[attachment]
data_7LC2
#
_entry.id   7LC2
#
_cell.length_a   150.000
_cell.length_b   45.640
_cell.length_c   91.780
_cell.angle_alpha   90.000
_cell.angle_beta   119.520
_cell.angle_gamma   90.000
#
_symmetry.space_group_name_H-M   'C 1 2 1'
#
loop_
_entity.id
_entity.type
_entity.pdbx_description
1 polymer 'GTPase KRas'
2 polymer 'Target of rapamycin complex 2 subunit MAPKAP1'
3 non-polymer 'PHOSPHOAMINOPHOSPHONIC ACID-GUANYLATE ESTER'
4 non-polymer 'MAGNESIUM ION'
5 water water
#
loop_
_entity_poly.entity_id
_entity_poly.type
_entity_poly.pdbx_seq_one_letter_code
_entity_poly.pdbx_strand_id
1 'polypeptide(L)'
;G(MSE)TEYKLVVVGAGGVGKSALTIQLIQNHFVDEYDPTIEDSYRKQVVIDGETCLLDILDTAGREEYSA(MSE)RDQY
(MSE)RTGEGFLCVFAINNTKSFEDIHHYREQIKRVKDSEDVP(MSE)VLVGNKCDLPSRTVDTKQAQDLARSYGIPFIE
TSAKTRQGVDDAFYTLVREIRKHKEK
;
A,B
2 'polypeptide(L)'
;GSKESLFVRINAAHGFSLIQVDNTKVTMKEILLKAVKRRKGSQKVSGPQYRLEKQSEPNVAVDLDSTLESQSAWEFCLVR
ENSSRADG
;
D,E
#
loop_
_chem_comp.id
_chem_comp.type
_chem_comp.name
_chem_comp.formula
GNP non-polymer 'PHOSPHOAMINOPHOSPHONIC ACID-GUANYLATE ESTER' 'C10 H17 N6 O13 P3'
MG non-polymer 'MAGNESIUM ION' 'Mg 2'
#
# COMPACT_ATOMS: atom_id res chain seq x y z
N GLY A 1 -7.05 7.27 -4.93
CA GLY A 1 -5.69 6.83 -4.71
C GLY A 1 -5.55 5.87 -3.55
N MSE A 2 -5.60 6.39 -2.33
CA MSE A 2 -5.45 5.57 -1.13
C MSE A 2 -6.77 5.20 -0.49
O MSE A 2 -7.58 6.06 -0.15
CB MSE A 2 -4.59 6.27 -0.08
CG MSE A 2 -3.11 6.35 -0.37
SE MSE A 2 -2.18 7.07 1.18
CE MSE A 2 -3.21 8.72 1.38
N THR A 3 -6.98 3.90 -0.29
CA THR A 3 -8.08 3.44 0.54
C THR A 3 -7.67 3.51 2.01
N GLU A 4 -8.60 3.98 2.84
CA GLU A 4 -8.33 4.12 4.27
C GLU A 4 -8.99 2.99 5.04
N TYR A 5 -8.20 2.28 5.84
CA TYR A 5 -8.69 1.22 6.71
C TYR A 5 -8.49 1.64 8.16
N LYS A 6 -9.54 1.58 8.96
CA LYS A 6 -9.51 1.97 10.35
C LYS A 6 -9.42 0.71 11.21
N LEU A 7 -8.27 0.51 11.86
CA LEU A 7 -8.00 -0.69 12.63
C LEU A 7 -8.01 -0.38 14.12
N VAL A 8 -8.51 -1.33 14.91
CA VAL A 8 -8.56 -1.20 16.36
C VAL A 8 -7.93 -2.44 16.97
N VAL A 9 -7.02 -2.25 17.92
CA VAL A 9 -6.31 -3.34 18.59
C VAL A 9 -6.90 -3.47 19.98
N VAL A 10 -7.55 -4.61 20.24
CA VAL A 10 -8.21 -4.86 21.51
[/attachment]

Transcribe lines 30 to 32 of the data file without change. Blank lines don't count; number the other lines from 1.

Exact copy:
;G(MSE)TEYKLVVVGAGGVGKSALTIQLIQNHFVDEYDPTIEDSYRKQVVIDGETCLLDILDTAGREEYSA(MSE)RDQY
(MSE)RTGEGFLCVFAINNTKSFEDIHHYREQIKRVKDSEDVP(MSE)VLVGNKCDLPSRTVDTKQAQDLARSYGIPFIE
TSAKTRQGVDDAFYTLVREIRKHKEK